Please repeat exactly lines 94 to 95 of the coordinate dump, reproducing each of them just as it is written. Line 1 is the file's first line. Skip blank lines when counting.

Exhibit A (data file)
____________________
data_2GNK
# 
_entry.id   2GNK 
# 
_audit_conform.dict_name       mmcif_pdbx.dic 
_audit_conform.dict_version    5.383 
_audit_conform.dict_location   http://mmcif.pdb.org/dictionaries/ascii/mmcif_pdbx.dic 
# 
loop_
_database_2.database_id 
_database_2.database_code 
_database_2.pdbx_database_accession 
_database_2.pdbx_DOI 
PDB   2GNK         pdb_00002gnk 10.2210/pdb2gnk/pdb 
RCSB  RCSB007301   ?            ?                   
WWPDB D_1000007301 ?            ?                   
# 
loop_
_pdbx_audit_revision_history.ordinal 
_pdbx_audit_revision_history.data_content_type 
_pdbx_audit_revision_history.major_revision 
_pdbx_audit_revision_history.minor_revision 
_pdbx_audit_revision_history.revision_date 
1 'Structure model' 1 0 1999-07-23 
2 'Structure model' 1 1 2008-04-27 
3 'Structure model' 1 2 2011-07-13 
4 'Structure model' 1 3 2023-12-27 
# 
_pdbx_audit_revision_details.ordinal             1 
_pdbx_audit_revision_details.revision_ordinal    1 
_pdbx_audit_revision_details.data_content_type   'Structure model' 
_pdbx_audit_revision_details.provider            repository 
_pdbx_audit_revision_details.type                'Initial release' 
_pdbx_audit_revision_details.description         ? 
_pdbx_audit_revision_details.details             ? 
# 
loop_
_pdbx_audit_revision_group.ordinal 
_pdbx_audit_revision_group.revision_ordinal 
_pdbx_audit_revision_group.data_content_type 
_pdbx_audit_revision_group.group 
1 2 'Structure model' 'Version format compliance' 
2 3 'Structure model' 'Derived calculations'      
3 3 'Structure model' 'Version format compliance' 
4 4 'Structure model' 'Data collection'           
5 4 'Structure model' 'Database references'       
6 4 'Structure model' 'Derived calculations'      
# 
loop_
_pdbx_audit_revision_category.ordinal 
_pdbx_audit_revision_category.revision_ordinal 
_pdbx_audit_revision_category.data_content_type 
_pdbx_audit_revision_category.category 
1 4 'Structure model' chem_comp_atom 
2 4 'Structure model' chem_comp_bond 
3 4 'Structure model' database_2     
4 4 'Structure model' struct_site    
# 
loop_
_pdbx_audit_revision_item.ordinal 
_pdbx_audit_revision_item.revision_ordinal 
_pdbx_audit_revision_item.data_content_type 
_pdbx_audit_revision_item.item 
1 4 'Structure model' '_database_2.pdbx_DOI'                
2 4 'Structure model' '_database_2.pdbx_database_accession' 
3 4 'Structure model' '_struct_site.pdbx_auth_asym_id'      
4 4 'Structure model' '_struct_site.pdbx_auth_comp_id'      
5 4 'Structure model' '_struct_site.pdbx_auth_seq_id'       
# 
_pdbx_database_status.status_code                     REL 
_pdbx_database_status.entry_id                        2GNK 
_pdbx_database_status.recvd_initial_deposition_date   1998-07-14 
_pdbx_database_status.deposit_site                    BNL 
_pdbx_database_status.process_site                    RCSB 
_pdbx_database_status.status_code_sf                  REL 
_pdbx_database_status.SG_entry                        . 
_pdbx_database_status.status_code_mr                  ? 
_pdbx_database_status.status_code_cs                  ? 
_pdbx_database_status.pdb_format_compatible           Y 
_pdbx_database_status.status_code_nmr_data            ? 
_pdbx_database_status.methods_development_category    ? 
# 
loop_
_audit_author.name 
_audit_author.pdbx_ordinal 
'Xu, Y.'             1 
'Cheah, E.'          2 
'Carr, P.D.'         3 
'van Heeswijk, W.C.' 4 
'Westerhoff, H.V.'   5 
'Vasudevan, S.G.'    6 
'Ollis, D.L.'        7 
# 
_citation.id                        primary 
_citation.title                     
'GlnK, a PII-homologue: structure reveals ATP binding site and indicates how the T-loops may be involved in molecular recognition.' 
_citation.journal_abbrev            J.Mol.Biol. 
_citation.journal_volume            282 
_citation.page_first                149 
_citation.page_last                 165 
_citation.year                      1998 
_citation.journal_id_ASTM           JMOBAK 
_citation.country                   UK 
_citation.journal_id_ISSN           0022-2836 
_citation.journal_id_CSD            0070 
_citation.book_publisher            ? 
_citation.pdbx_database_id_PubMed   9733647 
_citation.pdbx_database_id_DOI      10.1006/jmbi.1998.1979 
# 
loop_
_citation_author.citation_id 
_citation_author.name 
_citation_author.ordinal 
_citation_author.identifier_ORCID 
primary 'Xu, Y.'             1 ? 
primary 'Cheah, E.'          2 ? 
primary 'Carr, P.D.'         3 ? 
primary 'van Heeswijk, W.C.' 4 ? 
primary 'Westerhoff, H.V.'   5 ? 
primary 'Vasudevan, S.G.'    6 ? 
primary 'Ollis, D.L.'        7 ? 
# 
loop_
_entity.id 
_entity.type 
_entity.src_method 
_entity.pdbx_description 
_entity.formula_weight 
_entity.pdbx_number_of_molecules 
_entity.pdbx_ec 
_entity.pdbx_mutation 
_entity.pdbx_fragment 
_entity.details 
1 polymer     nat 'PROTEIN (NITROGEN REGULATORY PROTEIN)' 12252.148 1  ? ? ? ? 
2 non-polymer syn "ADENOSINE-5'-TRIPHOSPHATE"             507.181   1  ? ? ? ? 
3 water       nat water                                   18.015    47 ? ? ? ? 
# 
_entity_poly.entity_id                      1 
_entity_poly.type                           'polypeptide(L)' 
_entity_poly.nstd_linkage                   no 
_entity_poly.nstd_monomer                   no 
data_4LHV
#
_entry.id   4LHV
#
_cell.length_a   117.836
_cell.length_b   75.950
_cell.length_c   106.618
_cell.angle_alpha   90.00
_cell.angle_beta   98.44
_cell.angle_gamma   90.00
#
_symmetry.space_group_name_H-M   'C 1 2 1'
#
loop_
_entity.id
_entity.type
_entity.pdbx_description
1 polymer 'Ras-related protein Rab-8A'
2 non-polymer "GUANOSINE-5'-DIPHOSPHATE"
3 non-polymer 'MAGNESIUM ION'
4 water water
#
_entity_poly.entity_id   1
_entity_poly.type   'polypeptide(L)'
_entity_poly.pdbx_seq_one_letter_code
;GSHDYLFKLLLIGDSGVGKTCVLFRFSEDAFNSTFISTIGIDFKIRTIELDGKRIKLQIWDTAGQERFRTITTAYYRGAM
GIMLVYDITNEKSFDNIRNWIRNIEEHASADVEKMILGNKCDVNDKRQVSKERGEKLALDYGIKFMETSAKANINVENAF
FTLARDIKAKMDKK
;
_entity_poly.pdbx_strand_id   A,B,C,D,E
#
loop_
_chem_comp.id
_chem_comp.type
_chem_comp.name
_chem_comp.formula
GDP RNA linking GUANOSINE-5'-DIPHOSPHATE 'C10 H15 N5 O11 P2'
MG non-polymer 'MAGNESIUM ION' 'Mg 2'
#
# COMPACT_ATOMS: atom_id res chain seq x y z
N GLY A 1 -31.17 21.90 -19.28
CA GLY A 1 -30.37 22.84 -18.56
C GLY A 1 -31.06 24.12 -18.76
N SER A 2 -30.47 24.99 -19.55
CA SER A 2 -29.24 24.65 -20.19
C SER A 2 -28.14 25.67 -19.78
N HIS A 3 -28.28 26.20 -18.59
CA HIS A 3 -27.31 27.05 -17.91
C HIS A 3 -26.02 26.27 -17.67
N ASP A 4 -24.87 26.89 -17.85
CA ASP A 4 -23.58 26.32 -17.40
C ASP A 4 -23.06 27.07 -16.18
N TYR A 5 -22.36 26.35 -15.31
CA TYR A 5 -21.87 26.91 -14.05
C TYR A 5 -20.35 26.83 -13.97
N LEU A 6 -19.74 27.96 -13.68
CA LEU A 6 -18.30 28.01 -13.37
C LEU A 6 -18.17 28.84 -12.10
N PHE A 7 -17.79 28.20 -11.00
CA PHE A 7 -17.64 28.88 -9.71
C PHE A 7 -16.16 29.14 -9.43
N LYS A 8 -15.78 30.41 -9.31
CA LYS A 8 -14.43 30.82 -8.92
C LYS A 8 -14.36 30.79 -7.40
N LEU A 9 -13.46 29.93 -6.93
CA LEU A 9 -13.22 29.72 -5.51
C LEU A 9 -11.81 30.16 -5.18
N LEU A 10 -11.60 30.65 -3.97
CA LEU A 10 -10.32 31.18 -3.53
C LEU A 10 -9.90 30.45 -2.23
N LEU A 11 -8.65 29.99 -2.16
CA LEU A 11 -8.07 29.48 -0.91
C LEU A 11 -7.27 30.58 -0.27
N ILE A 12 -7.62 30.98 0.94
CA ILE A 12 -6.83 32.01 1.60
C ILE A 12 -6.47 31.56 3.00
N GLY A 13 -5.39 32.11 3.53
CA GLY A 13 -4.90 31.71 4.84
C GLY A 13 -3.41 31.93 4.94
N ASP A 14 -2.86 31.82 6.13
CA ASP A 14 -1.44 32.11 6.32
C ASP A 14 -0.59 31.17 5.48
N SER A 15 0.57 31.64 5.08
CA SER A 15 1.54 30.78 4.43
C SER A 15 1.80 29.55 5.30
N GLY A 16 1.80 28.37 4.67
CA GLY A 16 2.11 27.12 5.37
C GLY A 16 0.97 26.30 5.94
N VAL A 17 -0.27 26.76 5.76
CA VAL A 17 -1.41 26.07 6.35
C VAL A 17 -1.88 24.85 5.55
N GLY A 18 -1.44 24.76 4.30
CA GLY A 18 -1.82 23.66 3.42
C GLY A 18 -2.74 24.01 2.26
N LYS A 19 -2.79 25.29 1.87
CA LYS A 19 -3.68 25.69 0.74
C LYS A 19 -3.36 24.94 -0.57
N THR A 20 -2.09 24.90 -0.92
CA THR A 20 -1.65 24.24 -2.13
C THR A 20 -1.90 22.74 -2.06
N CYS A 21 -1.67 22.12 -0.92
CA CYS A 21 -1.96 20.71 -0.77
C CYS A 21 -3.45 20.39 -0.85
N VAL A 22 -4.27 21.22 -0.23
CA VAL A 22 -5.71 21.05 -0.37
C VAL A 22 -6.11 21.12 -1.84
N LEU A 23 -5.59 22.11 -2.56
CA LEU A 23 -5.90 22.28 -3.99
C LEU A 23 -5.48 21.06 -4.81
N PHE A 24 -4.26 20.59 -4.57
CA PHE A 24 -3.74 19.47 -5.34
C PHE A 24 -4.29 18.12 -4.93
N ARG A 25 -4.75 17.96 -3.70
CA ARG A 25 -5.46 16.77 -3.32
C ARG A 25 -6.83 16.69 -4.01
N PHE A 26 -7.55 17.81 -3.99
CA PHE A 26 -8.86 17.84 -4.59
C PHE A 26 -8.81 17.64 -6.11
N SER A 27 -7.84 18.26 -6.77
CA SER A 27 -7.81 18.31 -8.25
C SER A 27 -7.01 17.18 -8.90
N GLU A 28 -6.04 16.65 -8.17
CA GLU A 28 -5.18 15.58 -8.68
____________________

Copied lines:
_citation.id                        primary 
_citation.title                     